Value types and parameterless constructors

There have been a couple of questions on StackOverflow about value types and parameterless constructors: Structure vs Class in C# Why can’t I define a default constructor for a struct in .NET I learned quite a bit when answering both of these. When a further question about the default value of a type (particularly with respect to generics) came up, I thought it would be worth delving into a bit more depth. Very little of this is actually relevant most of the time, but it’s interesting nonetheless. I won’t go over most of the details I discovered in my answer … Continue reading Value types and parameterless constructors

Redesigning System.Object/java.lang.Object

I’ve had quite a few discussions with a colleague about some failures of Java and .NET. The issue we keep coming back to is the root of the inheritance tree. There’s no doubt in my mind that having a tree with a single top-level class is a good thing, but it’s grown a bit too big for its boots. Pretty much everything in this post applies to both .NET and Java, sometimes with a few small changes. Where it might be unclear, I’ll point out the changes explicitly – otherwise I’ll just use the .NET terminology. What’s in System.Object? Before … Continue reading Redesigning System.Object/java.lang.Object

The Snippy Reflector add-in

Those of you who’ve read C# in Depth will know about Snippy – a little tool which makes it easy to build complete programs from small snippets of code. I’m delighted to say that reader Jason Haley has taken the source code for Snippy and built an add-in for Reflector. This will make it much simpler to answer questions like this one about struct initialization, where you really want to the IL generated for a snippet. Here’s a screenshot to show what it does: This is really cool – if you want to dabble to see what the C# compiler … Continue reading The Snippy Reflector add-in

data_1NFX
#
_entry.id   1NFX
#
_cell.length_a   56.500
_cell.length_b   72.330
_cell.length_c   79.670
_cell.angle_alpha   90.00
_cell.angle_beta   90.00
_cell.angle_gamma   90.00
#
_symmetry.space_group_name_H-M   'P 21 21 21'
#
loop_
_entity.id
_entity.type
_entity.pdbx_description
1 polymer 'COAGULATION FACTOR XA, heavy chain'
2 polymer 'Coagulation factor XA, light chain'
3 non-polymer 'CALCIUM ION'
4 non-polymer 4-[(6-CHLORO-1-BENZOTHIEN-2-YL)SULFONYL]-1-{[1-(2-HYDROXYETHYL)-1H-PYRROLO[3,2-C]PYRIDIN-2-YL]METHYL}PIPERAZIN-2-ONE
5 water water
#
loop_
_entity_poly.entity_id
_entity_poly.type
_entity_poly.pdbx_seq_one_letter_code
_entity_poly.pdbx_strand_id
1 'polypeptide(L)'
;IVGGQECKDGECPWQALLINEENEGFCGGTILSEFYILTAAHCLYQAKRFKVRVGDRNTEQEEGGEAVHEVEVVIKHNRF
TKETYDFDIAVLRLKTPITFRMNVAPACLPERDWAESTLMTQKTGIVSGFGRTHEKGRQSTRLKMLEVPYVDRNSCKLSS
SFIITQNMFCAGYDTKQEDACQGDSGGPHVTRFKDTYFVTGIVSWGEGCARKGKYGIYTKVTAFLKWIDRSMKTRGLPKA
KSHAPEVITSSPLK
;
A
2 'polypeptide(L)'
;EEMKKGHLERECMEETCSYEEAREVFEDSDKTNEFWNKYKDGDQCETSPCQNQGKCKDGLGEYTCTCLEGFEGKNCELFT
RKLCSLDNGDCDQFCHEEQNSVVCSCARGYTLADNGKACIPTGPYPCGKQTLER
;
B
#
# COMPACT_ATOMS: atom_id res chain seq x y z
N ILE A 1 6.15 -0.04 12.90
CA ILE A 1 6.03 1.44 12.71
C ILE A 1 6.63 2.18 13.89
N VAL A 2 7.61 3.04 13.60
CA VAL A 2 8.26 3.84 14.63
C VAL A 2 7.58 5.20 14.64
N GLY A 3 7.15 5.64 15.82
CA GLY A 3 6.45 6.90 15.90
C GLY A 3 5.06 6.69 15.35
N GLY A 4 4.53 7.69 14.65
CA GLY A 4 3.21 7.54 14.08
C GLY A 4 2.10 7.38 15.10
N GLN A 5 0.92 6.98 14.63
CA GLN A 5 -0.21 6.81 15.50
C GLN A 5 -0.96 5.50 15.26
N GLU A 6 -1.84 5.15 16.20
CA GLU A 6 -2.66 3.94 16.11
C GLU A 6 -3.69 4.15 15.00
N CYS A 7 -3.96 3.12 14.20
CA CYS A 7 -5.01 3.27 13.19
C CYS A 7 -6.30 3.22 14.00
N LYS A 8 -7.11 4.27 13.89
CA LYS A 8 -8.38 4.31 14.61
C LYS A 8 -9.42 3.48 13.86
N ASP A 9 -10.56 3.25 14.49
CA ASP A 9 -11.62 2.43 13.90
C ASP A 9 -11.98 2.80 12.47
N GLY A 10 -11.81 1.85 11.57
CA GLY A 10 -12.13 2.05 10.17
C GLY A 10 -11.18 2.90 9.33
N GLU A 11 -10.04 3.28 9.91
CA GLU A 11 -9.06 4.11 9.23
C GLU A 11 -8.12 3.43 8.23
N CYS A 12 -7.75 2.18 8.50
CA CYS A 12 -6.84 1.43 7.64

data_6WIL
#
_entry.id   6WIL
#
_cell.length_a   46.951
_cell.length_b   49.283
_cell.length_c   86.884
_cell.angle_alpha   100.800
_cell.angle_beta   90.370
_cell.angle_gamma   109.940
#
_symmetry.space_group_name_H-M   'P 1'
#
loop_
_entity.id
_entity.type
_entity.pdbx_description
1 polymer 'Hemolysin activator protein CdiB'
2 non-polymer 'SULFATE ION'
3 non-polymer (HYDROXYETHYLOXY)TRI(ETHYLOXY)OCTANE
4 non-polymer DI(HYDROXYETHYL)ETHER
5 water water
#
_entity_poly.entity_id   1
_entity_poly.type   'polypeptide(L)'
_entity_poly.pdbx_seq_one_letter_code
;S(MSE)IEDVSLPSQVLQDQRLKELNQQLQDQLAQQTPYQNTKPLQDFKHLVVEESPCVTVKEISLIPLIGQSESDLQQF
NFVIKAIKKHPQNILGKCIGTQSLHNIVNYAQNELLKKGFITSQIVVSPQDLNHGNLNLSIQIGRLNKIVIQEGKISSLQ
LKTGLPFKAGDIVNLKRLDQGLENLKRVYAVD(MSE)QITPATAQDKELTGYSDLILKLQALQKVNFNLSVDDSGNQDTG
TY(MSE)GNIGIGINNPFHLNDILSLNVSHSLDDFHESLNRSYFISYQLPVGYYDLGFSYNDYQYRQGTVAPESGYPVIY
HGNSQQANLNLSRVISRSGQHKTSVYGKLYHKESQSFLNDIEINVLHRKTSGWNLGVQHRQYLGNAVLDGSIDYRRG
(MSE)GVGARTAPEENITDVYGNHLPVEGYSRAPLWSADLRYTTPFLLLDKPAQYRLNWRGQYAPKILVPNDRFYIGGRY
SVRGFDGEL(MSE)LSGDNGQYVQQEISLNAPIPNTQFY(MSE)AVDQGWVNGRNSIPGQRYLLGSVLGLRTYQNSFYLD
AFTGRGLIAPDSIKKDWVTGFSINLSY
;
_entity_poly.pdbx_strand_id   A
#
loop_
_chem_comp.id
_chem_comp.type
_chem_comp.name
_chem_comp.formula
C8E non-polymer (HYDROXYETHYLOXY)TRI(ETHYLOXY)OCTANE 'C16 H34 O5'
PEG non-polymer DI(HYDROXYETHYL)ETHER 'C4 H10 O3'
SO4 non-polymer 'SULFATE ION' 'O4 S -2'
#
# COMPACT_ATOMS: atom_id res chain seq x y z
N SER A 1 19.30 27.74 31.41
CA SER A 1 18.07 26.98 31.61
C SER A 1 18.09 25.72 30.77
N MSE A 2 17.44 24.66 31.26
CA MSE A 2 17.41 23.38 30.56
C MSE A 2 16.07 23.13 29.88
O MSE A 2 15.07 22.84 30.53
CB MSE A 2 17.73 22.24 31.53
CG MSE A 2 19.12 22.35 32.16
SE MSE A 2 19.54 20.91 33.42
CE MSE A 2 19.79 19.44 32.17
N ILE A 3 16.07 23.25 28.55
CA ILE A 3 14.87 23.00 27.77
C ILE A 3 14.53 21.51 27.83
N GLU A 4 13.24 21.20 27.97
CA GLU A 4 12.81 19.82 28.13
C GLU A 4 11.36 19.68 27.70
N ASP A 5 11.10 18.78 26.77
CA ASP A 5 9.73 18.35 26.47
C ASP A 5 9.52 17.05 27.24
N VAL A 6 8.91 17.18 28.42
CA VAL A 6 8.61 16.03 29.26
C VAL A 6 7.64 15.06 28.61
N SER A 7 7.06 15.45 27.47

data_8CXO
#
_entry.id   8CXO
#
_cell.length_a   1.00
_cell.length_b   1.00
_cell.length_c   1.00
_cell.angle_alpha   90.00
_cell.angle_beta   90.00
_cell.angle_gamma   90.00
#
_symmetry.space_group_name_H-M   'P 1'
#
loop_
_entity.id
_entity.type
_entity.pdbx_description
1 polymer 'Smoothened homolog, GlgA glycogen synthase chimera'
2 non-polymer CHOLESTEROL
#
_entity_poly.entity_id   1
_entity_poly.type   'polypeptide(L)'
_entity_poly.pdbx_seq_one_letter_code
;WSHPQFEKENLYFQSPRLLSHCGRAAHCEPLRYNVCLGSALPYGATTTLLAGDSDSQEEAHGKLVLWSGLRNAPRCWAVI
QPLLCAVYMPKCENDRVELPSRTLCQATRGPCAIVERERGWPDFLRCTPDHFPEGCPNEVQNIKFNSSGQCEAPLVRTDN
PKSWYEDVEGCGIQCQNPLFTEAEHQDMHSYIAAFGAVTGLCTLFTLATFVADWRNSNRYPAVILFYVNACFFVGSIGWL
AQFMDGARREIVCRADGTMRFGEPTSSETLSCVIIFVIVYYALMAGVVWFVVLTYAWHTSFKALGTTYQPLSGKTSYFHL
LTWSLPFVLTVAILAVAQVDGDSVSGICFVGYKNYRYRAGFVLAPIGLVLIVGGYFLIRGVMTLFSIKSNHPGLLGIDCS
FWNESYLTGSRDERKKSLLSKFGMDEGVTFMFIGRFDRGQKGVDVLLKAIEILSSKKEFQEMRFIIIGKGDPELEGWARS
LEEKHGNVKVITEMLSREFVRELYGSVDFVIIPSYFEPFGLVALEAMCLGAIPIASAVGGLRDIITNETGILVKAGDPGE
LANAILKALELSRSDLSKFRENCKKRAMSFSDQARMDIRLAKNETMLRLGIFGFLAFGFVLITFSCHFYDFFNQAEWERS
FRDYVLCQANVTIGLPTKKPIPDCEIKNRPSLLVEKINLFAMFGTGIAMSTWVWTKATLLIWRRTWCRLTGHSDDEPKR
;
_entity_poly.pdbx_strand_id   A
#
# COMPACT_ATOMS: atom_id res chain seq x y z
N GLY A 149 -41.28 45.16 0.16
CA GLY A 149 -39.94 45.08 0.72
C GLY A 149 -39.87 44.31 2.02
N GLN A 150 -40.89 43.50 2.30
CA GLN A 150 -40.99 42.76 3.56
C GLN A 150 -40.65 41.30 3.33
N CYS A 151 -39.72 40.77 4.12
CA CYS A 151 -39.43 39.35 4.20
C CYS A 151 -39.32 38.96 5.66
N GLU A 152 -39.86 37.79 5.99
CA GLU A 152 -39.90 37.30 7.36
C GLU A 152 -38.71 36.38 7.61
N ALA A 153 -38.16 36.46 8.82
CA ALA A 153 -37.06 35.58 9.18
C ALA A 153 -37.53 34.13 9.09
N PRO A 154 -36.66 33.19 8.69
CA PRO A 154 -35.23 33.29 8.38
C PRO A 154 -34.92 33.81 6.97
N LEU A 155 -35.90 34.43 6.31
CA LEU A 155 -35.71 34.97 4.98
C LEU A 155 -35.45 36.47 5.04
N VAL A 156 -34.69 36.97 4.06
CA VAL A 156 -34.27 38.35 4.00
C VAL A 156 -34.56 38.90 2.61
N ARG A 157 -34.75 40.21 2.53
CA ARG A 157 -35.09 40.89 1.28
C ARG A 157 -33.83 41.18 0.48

Copenhagen C# talk videos now up

The videos from my one day talk about C# in Copenhagen are now on the MSDN community site. There are eight sessions, varying between about 25 minutes and 50 minutes in length. I haven’t had time to watch them yet, but when I do I’ll submit brief summaries so you can quickly get to the bits you’re most interested in. (As far as I’m aware, they’re only available via Silverlight, which I realise isn’t going to be convenient for everyone.) Feedback is very welcome.

.NET 4.0’s game-changing feature? Maybe contracts…

Update: As Chris Nahr pointed out, there’s a blog post by Melitta Andersen of the BCL team explaining this in more detail. Obviously I’ve been looking at the proposed C# 4.0 features pretty carefully, and I promise I’ll blog more about them at some later date – but yesterday I watched a PDC video which blew me away. As ever, a new version of .NET means more than just language changes – Justin van Patten has written an excellent blog post about what to expect in the core of thee framework. There are nice things in there – tuples and … Continue reading .NET 4.0’s game-changing feature? Maybe contracts…